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Show ‘evidence’ Iran attacked Saudi oil facility: Rouhani

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Iranian President Hassan Rouhani challenged the US and others Thursday to provide evidence to back up their accusations that Tehran carried out this month’s attack on a Saudi oil facility.

“Those who make the allegations must provide the needed proof. What is your evidence?” he told reporters in New York, a day after addressing the UN General Assembly.

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The United States and Saudi Arabia have both, to varying degrees, blamed Iran for the strikes on the kingdom’s Abqaiq plant and the Khurais oil field which knocked out half of Saudi Arabia’s oil production.

France, Germany and Britain, which all remain committed to a nuclear deal with Iran that the US withdrew from last year, also pinned the blame on Iran this week.

Tehran has blasted the allegations as “ridiculous.” It denies responsibility, and the attacks have been claimed by Yemen’s Iranian-back Huthi rebels.

“If you do have any evidence or documentation please do make them available to me,” Rouhani said, adding that the US, France, Britain and Germany “should stop” supplying weapons to Saudi Arabia.

The Iranian leader also said he would “of course” hold talks with the United States if President Donald Trump lifted sanctions and ended his policy of maximum pressure on Tehran.

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Speculation was abuzz that the leaders of the arch-foes would meet on the sidelines of the General Assembly this week but Trump returned to Washington without a rendezvous taking place.

Rouhani has made the easing of economic pressure a pre-condition for any talks.

“If we reach a time when these preconditions are taken off the table, of course the possibility exists to talk with America,” he said at Thursday’s press conference.

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French President Emmanuel Macron had shuttled between his US and Iranian counterparts over two days at the UN, trying to arrange an encounter that he hoped could help de-escalate tensions in the Middle East.

“I don’t want to say that such plans will never be realized,” Rouhani said of Macron’s attempts at setting up a historic bilateral meeting.

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Lev Parnas calls on Bill Barr to recuse himself from investigation due to ‘conflict of interest’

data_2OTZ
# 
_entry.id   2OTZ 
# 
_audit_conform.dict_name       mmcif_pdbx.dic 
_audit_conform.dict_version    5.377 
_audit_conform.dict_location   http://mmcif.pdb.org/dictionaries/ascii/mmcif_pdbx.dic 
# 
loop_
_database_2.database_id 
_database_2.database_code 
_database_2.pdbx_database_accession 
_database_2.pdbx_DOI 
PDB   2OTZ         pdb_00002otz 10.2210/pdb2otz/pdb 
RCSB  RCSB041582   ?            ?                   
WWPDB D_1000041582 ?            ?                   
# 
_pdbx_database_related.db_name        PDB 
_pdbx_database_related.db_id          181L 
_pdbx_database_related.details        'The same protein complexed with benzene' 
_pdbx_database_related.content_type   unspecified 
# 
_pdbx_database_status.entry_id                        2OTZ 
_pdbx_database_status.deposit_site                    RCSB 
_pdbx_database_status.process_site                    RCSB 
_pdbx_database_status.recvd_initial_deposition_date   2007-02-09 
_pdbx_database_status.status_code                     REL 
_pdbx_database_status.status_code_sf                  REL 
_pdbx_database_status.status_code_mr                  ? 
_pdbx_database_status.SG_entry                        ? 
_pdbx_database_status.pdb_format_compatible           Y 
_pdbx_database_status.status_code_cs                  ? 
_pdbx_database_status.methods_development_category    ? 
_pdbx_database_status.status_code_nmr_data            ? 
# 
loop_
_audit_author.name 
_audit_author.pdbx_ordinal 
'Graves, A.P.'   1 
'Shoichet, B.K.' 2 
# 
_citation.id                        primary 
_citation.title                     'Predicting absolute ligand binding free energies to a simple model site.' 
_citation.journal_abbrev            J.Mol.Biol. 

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Speaking to MSNBC's Rachel Maddow last Wednesday, Lev Parnas said that President Trump “knew exactly what was going on” regarding the effort to pressure Ukraine to investigate Joe Biden.

“He was aware of all my movements,” Parnas told Maddow. “I wouldn’t do anything without the consent of Rudy Giuliani, or the president. I have no intent, I have no reason to speak to any of these officials.”

In that same interview, Parnas, a Soviet-born businessman and former associate of Trump's personal attorney Rudy Giuliani, went on to implicate multiple people in Trump's administration of having direct knowledge of his dealings in Ukraine, including Attorney General William Barr.

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Sorry, GOP, the whole ‘my witness for your witness’ thing isn’t the law — it only casts doubt on you: Ex-prosecutor

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In an op-ed for the Washington Post, former federal prosecutor Joyce White Vance explained that the idea of "witness reciprocity" that Republicans seem to think exists, isn't actually a thing.

"Witness 'reciprocity' isn't a thing. So no, there can't be a Biden for every Bolton. Only testimony that bolsters or casts doubt on facts necessary to deciding on the articles of impeachment is relevant at trial," she wrote.

Her comment comes after Sen. Ted Cruz (R-TX) decided that because Democrats want a first-hand witness to testify at the impeachment trial in the Senate. Cruz, wants someone that has nothing to do with President Donald Trump's obstruction of justice or his abuse of power, and instead is part of one of the president's conspiracy theories.

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Legal experts compare Trump lawyers’ impeachment brief to the ‘scream of a wounded animal’

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Two legal briefs were submitted over the weekend in connection with President Donald Trump’s impeachment trial: one from Democratic House impeachment managers, the other from the president’s legal team. Legal experts Benjamin Wittes and Quinta Jurecic, in an article for The Atlantic, assert that there is an enormous difference between the two: while the House brief is professionally organized, the one from Team Trump is a rambling mess that reads like “the scream of a wounded animal.”

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